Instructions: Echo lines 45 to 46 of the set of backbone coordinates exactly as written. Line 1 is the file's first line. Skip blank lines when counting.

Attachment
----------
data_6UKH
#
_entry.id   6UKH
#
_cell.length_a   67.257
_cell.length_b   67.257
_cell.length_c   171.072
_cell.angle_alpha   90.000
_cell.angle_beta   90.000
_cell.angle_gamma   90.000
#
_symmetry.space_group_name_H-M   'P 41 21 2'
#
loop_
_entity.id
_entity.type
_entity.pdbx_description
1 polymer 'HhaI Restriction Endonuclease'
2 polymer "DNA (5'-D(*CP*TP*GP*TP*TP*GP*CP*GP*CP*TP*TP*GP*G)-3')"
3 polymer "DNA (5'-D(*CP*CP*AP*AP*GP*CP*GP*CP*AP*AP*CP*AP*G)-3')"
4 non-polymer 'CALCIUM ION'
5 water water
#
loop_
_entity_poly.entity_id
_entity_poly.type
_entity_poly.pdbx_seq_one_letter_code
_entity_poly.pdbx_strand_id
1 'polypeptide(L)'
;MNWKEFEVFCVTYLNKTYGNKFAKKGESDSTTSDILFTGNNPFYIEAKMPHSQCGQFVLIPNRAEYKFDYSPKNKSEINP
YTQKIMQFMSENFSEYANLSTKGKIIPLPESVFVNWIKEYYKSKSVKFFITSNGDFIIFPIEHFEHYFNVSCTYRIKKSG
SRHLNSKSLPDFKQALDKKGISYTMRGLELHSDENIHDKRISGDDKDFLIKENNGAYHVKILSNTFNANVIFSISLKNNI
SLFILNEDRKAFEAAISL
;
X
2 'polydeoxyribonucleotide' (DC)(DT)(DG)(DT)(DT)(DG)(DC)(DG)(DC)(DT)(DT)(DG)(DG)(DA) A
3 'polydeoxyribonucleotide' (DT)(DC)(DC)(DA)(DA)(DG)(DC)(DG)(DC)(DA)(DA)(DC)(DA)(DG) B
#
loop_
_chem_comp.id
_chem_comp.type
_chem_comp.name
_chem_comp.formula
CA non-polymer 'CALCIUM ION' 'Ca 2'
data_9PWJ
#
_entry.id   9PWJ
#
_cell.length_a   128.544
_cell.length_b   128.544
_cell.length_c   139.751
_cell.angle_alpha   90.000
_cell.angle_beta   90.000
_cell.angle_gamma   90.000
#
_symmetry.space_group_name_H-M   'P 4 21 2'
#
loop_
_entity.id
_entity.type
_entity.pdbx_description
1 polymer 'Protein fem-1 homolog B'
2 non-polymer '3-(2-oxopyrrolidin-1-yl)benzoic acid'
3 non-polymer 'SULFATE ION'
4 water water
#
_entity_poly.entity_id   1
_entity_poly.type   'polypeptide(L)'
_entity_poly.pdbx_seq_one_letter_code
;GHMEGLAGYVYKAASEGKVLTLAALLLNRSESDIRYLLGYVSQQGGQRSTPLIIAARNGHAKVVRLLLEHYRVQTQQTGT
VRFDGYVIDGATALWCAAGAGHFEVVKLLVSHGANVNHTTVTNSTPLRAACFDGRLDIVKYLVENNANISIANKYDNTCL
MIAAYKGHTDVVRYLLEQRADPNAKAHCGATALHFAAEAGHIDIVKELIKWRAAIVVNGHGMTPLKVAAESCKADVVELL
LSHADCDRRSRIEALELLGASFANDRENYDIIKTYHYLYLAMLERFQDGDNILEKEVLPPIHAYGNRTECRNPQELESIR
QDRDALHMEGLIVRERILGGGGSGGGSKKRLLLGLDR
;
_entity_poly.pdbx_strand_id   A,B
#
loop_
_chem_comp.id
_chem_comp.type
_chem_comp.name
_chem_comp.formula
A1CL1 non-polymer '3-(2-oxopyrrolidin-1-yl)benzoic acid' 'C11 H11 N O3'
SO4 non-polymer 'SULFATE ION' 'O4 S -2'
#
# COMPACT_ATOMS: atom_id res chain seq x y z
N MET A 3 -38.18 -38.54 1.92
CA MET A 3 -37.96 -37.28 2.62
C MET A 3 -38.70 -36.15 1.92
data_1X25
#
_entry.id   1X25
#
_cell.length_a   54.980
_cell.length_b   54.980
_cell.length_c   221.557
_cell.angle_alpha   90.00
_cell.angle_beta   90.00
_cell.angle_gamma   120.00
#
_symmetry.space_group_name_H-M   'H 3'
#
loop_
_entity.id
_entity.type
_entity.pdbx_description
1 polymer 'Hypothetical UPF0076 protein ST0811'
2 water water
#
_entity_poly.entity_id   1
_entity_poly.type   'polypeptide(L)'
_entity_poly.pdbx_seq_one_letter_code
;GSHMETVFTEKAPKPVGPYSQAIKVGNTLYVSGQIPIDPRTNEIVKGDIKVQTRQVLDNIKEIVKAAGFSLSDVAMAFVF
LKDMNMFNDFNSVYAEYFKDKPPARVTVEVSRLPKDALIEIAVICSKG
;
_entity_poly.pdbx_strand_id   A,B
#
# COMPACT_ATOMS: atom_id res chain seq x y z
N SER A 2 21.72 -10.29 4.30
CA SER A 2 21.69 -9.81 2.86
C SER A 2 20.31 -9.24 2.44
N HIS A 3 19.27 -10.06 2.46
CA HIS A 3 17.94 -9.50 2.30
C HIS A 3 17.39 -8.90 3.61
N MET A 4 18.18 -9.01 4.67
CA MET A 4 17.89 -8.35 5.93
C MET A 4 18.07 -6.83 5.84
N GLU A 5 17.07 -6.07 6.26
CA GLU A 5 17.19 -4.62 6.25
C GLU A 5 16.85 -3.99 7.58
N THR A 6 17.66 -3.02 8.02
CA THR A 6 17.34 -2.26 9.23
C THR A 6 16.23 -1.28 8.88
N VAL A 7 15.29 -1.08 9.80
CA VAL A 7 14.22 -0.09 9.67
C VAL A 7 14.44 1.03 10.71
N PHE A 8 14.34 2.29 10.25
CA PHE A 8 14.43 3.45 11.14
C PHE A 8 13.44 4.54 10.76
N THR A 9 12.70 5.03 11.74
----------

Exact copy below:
data_9PWJ
#